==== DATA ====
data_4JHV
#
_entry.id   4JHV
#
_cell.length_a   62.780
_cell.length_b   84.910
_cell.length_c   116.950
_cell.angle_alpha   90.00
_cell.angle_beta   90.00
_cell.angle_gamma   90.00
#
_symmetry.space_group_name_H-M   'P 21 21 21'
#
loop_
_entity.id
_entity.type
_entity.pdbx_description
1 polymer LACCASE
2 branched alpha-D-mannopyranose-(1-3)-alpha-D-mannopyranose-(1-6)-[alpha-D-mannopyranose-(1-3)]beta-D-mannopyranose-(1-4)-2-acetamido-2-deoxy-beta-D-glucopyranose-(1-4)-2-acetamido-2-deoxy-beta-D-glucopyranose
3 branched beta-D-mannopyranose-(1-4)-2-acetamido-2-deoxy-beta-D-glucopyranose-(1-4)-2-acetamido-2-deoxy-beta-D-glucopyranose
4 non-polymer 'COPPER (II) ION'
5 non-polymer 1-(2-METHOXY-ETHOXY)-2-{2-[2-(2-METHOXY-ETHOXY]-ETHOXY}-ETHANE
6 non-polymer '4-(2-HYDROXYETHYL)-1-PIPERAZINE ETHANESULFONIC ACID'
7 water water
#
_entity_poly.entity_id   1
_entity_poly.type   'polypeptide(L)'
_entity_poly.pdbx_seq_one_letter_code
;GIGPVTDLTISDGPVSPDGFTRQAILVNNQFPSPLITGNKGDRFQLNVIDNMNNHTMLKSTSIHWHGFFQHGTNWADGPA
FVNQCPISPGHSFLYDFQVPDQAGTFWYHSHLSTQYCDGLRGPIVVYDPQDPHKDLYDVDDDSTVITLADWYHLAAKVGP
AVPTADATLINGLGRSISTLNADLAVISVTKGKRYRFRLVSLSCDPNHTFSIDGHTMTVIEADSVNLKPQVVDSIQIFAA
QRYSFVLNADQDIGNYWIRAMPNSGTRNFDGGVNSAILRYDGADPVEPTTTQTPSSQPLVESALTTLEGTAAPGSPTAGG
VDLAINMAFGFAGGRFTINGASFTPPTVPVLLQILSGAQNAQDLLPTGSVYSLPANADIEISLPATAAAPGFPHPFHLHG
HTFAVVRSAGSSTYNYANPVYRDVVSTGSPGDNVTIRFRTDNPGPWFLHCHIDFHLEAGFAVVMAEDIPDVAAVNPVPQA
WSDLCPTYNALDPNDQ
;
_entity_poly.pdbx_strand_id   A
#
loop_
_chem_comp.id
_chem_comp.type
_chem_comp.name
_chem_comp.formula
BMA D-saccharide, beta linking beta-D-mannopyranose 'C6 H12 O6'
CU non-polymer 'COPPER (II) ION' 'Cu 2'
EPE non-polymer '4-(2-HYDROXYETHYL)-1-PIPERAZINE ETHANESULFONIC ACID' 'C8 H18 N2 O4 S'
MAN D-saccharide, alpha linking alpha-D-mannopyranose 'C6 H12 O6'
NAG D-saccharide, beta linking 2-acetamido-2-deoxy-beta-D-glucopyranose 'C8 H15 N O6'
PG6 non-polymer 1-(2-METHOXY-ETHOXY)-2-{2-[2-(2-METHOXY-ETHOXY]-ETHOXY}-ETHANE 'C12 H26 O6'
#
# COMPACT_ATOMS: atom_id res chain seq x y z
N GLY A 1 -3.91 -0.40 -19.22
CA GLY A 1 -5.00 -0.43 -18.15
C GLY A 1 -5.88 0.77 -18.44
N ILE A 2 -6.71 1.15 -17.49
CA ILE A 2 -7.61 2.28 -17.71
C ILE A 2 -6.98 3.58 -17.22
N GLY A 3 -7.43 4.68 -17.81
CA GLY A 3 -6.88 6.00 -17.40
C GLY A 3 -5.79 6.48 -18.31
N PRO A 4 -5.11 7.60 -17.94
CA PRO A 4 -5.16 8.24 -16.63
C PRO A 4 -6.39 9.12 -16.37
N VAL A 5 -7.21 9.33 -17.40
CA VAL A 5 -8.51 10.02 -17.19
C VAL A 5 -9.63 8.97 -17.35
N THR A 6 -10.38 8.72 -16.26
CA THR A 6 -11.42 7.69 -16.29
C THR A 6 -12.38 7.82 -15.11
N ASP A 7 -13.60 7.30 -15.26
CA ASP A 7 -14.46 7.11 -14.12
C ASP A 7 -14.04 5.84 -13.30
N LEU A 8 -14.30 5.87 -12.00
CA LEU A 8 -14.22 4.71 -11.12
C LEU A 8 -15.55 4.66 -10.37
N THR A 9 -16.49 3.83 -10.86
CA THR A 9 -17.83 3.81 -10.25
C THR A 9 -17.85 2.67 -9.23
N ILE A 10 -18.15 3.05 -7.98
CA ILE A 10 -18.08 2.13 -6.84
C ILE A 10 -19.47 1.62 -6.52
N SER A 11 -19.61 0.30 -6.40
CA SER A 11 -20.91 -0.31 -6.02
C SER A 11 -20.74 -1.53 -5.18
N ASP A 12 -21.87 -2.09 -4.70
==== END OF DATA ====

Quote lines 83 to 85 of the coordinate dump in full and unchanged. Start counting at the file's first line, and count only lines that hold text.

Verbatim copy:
CA SER A 11 -20.91 -0.31 -6.02
C SER A 11 -20.74 -1.53 -5.18
N ASP A 12 -21.87 -2.09 -4.70